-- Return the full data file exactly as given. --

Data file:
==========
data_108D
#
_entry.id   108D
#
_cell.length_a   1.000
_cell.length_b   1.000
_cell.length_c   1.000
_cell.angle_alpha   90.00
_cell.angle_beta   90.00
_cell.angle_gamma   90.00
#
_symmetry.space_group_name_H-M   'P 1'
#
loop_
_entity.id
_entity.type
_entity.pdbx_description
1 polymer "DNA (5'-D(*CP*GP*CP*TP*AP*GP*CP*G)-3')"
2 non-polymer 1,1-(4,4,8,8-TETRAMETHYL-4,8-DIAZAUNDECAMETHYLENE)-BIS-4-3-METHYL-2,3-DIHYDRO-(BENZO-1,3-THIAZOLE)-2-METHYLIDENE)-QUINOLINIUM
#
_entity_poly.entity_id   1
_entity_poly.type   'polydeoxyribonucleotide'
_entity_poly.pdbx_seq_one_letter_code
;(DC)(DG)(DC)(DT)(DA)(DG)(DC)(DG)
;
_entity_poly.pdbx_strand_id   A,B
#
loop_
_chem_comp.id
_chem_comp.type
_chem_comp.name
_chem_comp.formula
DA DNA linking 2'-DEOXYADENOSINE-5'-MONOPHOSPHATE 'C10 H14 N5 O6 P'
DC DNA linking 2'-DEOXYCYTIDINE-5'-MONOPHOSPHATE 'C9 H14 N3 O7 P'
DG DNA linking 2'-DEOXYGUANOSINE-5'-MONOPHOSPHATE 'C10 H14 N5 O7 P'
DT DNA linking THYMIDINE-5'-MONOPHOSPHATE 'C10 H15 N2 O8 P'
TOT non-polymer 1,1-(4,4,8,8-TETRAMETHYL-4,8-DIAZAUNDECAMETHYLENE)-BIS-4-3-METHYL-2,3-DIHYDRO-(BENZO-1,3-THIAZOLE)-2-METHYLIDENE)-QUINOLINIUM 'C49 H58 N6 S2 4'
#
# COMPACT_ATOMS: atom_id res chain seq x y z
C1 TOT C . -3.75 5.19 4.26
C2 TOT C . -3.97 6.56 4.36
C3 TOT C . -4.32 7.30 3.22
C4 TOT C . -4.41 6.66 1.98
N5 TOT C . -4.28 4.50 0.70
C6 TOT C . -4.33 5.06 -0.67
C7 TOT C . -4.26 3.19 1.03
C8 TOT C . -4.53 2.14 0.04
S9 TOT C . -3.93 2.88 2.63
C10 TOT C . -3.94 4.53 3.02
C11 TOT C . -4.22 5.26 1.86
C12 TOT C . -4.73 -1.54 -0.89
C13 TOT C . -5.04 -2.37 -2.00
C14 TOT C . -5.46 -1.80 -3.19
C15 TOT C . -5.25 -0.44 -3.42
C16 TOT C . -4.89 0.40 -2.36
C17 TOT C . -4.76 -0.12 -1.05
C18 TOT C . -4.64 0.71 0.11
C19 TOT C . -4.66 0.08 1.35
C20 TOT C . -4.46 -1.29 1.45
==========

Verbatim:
data_108D
#
_entry.id   108D
#
_cell.length_a   1.000
_cell.length_b   1.000
_cell.length_c   1.000
_cell.angle_alpha   90.00
_cell.angle_beta   90.00
_cell.angle_gamma   90.00
#
_symmetry.space_group_name_H-M   'P 1'
#
loop_
_entity.id
_entity.type
_entity.pdbx_description
1 polymer "DNA (5'-D(*CP*GP*CP*TP*AP*GP*CP*G)-3')"
2 non-polymer 1,1-(4,4,8,8-TETRAMETHYL-4,8-DIAZAUNDECAMETHYLENE)-BIS-4-3-METHYL-2,3-DIHYDRO-(BENZO-1,3-THIAZOLE)-2-METHYLIDENE)-QUINOLINIUM
#
_entity_poly.entity_id   1
_entity_poly.type   'polydeoxyribonucleotide'
_entity_poly.pdbx_seq_one_letter_code
;(DC)(DG)(DC)(DT)(DA)(DG)(DC)(DG)
;
_entity_poly.pdbx_strand_id   A,B
#
loop_
_chem_comp.id
_chem_comp.type
_chem_comp.name
_chem_comp.formula
DA DNA linking 2'-DEOXYADENOSINE-5'-MONOPHOSPHATE 'C10 H14 N5 O6 P'
DC DNA linking 2'-DEOXYCYTIDINE-5'-MONOPHOSPHATE 'C9 H14 N3 O7 P'
DG DNA linking 2'-DEOXYGUANOSINE-5'-MONOPHOSPHATE 'C10 H14 N5 O7 P'
DT DNA linking THYMIDINE-5'-MONOPHOSPHATE 'C10 H15 N2 O8 P'
TOT non-polymer 1,1-(4,4,8,8-TETRAMETHYL-4,8-DIAZAUNDECAMETHYLENE)-BIS-4-3-METHYL-2,3-DIHYDRO-(BENZO-1,3-THIAZOLE)-2-METHYLIDENE)-QUINOLINIUM 'C49 H58 N6 S2 4'
#
# COMPACT_ATOMS: atom_id res chain seq x y z
C1 TOT C . -3.75 5.19 4.26
C2 TOT C . -3.97 6.56 4.36
C3 TOT C . -4.32 7.30 3.22
C4 TOT C . -4.41 6.66 1.98
N5 TOT C . -4.28 4.50 0.70
C6 TOT C . -4.33 5.06 -0.67
C7 TOT C . -4.26 3.19 1.03
C8 TOT C . -4.53 2.14 0.04
S9 TOT C . -3.93 2.88 2.63
C10 TOT C . -3.94 4.53 3.02
C11 TOT C . -4.22 5.26 1.86
C12 TOT C . -4.73 -1.54 -0.89
C13 TOT C . -5.04 -2.37 -2.00
C14 TOT C . -5.46 -1.80 -3.19
C15 TOT C . -5.25 -0.44 -3.42
C16 TOT C . -4.89 0.40 -2.36
C17 TOT C . -4.76 -0.12 -1.05
C18 TOT C . -4.64 0.71 0.11
C19 TOT C . -4.66 0.08 1.35
C20 TOT C . -4.46 -1.29 1.45